Wazzu Morning Drip – No Bowl Edition

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Once upon a time….

 

Happy Thursday Cougs, as we roll towards the New Year's weekend.  You know you just have to love this time of year, with all this time off.  I was lucky enough to get Monday and Tuesday off as company holiday, as my company was named in the Top 25 best companies to work for by Fortune magazine for 2012.  A perk of getting in that coveted top-25?  X-mas Eve AND New Year's Eve off as company holidays!  In other words, back-to-back four-day weekends.  In my line of work this is an extremely crazy/busy time of year, so I can't tell you enough how happy we all were to get these long holiday weekends.  

But enough about me.  A few days ago, WSU's official site took a stroll down memory lane with a look at the 1988 Aloha Bowl.  It was cool to read their recap of the game, and brought back a few memories for yours truly.  You see, the fall of '88 was when I finally decided I would head to WSU as a student, so that was a fun football season to watch and think about being in the stands the next year (of course, I hoped that the fall of '89 would include Dennis Erickson and Timm Rosenbach, but that's another story!).  Anyway, that was a great finish for an excellent 9-3 football team, one that saw Rosenbach lead the country in passing efficiency after leading the world in INT's the prior year, and the Cougs had two 1,000+ yard running backs in Rich Swinton and Steve Broussard.  Erickson's one-back attack was becoming the hot, cool new offense and really was part of a one-back revolution across the nation.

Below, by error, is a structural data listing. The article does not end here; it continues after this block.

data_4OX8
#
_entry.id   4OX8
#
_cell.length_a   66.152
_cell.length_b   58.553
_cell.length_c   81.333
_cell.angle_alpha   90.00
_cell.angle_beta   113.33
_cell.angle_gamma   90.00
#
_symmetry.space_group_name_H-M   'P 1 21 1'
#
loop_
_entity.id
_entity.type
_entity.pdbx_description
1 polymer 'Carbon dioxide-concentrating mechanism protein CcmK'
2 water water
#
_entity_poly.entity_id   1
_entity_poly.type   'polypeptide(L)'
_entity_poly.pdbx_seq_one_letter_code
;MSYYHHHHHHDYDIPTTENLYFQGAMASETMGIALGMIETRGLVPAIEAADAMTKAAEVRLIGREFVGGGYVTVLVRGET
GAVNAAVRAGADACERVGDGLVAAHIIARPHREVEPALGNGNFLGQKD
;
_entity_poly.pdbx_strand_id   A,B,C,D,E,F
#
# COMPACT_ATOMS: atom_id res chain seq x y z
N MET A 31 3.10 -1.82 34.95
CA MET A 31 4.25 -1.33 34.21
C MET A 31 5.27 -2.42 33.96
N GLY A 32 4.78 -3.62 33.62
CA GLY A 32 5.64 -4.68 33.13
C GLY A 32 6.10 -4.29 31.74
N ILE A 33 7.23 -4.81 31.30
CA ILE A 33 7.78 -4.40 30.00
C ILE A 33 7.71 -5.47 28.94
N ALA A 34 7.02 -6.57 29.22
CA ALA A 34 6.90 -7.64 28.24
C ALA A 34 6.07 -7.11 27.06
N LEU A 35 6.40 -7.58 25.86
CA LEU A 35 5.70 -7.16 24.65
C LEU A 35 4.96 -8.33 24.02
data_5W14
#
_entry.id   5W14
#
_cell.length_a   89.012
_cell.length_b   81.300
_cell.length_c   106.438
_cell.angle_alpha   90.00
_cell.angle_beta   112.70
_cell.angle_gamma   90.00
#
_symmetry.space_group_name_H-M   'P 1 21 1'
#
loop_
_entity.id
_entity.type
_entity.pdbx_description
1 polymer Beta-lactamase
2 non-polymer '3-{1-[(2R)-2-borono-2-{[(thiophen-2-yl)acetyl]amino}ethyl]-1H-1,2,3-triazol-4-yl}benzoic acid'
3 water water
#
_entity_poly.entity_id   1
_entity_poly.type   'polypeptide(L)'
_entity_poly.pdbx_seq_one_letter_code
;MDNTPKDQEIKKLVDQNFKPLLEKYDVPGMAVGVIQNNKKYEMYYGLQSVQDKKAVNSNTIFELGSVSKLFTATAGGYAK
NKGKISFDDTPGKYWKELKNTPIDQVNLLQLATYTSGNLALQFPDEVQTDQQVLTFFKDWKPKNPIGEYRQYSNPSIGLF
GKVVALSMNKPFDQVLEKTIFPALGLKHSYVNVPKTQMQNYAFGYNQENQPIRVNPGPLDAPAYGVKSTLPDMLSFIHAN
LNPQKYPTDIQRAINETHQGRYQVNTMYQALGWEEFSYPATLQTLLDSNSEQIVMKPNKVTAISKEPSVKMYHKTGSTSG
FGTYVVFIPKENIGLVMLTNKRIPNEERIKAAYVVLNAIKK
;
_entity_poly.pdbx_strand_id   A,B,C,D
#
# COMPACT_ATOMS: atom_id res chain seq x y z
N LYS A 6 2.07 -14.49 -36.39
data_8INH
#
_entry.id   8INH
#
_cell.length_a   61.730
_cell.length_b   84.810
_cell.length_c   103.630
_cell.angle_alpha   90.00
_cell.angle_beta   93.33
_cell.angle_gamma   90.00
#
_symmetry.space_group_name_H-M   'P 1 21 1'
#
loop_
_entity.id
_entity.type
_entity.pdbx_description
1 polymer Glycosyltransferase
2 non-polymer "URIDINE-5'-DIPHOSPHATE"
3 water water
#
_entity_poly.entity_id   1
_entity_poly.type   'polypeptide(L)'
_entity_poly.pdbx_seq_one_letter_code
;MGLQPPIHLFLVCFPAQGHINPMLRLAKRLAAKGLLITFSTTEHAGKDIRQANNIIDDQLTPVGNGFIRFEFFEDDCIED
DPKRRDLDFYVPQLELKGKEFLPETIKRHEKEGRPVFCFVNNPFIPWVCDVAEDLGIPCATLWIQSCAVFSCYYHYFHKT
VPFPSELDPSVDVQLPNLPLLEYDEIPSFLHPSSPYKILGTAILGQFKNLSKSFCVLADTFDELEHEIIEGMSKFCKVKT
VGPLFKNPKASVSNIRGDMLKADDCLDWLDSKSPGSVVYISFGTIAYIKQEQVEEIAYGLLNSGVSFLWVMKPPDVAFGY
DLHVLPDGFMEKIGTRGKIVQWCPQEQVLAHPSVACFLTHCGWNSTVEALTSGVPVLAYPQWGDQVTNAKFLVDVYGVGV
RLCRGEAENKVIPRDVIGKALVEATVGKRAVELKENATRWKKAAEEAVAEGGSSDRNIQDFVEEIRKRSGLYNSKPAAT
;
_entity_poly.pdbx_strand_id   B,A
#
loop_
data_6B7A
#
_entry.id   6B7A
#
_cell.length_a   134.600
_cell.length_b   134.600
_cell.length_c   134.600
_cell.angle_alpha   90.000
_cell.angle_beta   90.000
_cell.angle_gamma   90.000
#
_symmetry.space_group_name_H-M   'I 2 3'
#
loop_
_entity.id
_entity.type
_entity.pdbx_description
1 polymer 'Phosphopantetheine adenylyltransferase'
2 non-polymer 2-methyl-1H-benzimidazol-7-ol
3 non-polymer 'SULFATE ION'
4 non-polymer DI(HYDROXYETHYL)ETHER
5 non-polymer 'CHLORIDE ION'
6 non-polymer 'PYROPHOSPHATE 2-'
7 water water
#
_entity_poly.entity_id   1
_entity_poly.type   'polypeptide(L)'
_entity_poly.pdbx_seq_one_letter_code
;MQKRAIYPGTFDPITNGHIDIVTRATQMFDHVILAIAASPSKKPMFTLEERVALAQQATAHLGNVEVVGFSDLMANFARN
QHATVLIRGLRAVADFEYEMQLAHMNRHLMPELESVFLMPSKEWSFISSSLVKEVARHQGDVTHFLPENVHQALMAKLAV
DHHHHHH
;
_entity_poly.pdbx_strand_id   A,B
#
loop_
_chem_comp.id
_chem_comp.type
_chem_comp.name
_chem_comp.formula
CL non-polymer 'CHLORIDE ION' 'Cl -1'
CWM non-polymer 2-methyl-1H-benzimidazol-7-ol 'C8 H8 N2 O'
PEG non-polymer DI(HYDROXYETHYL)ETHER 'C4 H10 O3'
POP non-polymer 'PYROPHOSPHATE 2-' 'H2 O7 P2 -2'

So with all these bowl games whizzing by left and right this time of year, of course it's a natural thing to think about good 'ol WAZZU and why it flippin' BLOWS that we are sitting this one out – again.  And here's a few reasons why…..

1) NO NATIONAL TV – While this isn't nearly as big a deal as it used to be, what with the new Pac-12 network deal that assures every game is on at least a regional TV broadcast?  Still, this is the time of year where many people in the country actually pay attention to your school.  I mean think about it for a moment – how often do you as a Coug fan watch a team like SMU or Fresno State?  Maybe once or twice in the season you might flip by them as you are checking out what games are on TV or you catch them on ESPN highlights or whatever, but for the most part you just don't see these teams.  And I can assure you that goes both ways, as WSU to these people barely exist outside of Mike Leach or the WSU flag on Gameday.  

In traveling for work this past year and talking to people in the south and east coast, it's sometimes astonishing to me how few of these college football fans I run into actually know who or what WSU is, let alone where we are or what conference we are in.  I know that's hard to swallow for us Cougs, after all we're in the Pac-12 and we've had some big names here like Bledsoe, Erickson, Mike Price, etc.  But all the losing over the last decade really does cut both ways – it hurts us here at home with the pain and apathy from losing, and it hurts the national picture of who or what WSU is.   

I know we'll never be one of those "T-Shirt" schools, where you see random people in airports or whatever else wearing a Coug hat or sweatshirt, etc.  Usually when you see someone wearing Coug paraphernalia, it's because they have some sort of connection to the school (Leo DiCaprio aside):

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But at least around the turn of the century, when WSU was in the midst of a 30-8 run for three seasons?  Like or not to the rest of the country, little 'ol WAZZU was ON THE TV this time of year!  There was an awareness of who we were, and you just don't have that anymore.   Maybe/hopefully that is about to change, and with the Pac-12, Leach, upgraded facilities and at least the regional TV exposure the conference now brings, that we are on the cusp of something good again.  But it sure is easy to get left behind the rest of the college football universe when you stumble so much for so long.